Before the holiday season set in, we looked at the unlikely emergence of Glenn Beck as an art critic or art historian during a segment on his show on Fox. He purported to expose fascist and communist symbols that were hiding "in plain sight" on public art installations, particularly on the property of business rival NBC (no conflict of interest there). Since Beck decided to venture into the territory of art critics, many critics decided that Beck's flawed interpretations needed a response.
The next day the vigilant art blogger Tyler Green of Modern Art Notes, was among the first to note Beck's unlikely "debut as Fox News art critic." Green went on to deflate Beck's interpretation of "hidden" imagery by providing more art historical information about the symbols used within the artwork.
Another one of the first art critics to respond was Jerry Saltz, the respected critic for New York magazine.
Saltz challenged Beck to curate two art exhibitions in New York City,
one of art that "exists in New York City" that Beck would like to see
demolished (seeming to echo my issue with Beck's presentation of a destroyed Diego
Rivera mural), the second exhibition would be of contemporary art that Beck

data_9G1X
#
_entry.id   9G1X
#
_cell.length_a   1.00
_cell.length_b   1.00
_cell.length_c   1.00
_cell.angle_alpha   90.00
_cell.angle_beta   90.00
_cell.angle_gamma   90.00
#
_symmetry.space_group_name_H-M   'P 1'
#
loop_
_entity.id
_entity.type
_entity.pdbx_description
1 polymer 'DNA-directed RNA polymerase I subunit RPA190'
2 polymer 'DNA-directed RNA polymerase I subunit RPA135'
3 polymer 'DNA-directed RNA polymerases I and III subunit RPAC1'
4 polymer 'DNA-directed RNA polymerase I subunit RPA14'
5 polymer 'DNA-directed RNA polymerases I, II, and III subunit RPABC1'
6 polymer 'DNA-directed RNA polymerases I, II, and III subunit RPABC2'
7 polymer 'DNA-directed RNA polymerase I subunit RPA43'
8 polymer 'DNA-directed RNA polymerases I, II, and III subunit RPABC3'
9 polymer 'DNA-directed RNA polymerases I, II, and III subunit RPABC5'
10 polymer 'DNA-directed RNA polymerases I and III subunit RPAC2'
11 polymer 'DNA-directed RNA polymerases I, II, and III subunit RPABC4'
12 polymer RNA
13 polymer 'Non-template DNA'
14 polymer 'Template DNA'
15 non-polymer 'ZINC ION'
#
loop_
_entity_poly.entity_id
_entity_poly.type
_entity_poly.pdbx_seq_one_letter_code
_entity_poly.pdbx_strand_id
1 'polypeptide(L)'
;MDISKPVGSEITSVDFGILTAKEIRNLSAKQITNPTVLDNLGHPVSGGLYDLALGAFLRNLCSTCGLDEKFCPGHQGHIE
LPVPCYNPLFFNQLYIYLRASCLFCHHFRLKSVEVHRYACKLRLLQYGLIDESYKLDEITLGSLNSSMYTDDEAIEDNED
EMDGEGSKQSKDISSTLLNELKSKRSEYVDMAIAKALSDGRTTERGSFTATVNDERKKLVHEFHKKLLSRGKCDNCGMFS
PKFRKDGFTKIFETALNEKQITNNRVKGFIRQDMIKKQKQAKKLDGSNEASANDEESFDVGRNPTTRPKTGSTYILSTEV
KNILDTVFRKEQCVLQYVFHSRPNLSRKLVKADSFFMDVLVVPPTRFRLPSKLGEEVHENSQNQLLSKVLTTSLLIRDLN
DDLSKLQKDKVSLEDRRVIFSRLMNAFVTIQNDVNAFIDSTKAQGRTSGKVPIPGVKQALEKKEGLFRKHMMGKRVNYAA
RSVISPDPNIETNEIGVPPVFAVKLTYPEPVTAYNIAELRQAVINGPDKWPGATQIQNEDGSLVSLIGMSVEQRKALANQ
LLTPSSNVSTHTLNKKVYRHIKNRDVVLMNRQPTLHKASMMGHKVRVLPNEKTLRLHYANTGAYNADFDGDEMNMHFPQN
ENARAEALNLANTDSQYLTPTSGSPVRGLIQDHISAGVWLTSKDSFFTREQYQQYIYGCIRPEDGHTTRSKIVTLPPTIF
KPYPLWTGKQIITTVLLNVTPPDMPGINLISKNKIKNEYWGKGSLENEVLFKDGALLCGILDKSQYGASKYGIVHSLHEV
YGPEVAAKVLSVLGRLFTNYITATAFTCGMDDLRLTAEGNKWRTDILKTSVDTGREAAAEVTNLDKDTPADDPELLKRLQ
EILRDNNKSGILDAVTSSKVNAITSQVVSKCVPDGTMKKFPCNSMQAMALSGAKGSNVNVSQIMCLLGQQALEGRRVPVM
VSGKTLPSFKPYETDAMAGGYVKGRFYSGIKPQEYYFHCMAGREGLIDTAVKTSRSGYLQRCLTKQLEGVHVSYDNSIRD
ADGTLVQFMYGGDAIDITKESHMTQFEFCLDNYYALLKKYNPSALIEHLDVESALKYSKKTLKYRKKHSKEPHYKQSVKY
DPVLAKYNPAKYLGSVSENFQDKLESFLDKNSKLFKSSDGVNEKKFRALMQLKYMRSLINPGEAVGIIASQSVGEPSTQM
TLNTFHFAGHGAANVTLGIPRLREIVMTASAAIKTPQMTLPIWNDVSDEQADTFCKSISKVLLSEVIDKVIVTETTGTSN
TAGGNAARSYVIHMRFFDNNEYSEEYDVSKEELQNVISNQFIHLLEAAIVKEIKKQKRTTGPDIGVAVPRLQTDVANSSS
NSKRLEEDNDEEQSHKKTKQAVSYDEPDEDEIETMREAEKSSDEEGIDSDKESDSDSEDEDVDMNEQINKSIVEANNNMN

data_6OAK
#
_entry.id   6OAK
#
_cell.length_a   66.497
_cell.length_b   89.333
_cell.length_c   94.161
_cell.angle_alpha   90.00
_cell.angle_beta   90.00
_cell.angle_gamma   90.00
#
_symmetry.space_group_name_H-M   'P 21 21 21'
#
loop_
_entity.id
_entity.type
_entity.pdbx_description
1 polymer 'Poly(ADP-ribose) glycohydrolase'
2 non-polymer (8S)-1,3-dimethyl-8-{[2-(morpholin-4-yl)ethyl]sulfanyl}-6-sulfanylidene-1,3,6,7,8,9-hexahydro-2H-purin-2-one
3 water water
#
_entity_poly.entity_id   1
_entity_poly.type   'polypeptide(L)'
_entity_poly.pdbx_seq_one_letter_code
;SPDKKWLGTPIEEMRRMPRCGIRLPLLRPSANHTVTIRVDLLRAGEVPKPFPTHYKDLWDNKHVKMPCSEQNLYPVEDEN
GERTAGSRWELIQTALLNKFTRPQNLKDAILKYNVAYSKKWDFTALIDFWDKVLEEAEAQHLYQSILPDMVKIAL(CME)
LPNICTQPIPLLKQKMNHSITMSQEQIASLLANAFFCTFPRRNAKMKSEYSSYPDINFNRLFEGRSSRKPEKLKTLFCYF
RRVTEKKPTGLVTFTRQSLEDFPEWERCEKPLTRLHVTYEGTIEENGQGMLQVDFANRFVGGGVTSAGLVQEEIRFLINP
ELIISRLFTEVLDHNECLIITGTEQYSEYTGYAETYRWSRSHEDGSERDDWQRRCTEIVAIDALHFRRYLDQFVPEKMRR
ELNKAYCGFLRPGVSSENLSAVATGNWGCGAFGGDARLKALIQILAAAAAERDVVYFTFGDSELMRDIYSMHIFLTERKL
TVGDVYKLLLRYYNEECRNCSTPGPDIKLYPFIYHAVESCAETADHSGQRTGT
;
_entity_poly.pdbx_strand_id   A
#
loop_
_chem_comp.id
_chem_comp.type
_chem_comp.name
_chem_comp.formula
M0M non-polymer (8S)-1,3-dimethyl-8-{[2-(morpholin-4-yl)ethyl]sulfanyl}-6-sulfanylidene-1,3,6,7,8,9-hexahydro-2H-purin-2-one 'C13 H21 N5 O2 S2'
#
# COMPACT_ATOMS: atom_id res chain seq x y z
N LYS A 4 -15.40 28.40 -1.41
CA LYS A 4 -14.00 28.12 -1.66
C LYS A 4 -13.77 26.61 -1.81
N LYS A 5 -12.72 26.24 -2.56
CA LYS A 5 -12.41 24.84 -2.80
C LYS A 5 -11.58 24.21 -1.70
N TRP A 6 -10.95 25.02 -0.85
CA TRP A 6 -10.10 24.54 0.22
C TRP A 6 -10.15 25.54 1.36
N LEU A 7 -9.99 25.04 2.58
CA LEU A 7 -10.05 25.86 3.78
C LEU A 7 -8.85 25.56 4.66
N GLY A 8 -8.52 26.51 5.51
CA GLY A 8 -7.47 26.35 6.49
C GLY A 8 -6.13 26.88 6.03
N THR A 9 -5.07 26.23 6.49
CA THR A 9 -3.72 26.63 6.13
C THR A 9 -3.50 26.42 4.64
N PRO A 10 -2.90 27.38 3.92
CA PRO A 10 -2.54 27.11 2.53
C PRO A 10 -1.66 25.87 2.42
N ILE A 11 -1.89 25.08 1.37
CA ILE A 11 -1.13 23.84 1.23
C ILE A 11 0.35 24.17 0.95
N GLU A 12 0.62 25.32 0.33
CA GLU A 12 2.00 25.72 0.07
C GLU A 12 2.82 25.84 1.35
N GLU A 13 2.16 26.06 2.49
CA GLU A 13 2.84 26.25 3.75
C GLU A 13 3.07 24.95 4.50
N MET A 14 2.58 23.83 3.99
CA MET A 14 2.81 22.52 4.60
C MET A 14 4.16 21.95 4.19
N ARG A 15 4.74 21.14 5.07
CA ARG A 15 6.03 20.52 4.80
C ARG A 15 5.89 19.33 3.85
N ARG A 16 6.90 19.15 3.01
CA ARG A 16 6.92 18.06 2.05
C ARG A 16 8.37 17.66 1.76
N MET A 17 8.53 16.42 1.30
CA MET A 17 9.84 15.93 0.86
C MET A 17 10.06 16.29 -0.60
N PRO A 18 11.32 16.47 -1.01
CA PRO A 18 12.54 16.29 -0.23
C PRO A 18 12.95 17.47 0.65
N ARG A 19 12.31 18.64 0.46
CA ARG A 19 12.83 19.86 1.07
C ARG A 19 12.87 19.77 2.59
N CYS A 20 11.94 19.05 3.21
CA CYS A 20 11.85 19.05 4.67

approves of. Saltz generously offered to secure a "first-rate New York
venue" for each one. Click here to read Saltz's offer to Beck.
Christopher Knight, the art critic for the Los Angeles Times, also posted a blog article about Beck's tirade. In his article, Knight compared Beck to a little-known L.A. councilman Harold Harby who was convinced that abstract art contained secret communist messages.
Though not a critic, MSNBC pundit Keith Olbermann also weighed in on Glenn Beck as might be expected from the rival news organization. Unfortunately, Olbermann's response is the weakest mainly because he dissolves into sputtering about a sculpture that Beck misspoke about, saying the figure was holding "a bag of weed" rather than wheat. Olbermann seemed fixated on this point.
A few days later, LA Times critic, Christopher Knight bested Glenn Beck at his own game. On 9/12/09, Glenn Beck reported live from his "Taxpayer's March" in Washington D.C. Christopher Knight savvily pointed out that Beck's design for the protest unironically cribbed the very same kind of socialist designs that Beck had "exposed" earlier. From Knight's article:
I always enjoy seeing art education make its way into the mainstream, but Glenn Beck's program is not the way to do it. At least there are professional art critics who were willing to add some balance to Beck's incomplete lesson.
While I would like to say this is the end of Beck's career as Fox News art critic, I can only hope that he will take Jerry Saltz up on his offer to curate two exhibitions in New York City. That would be worth the trip.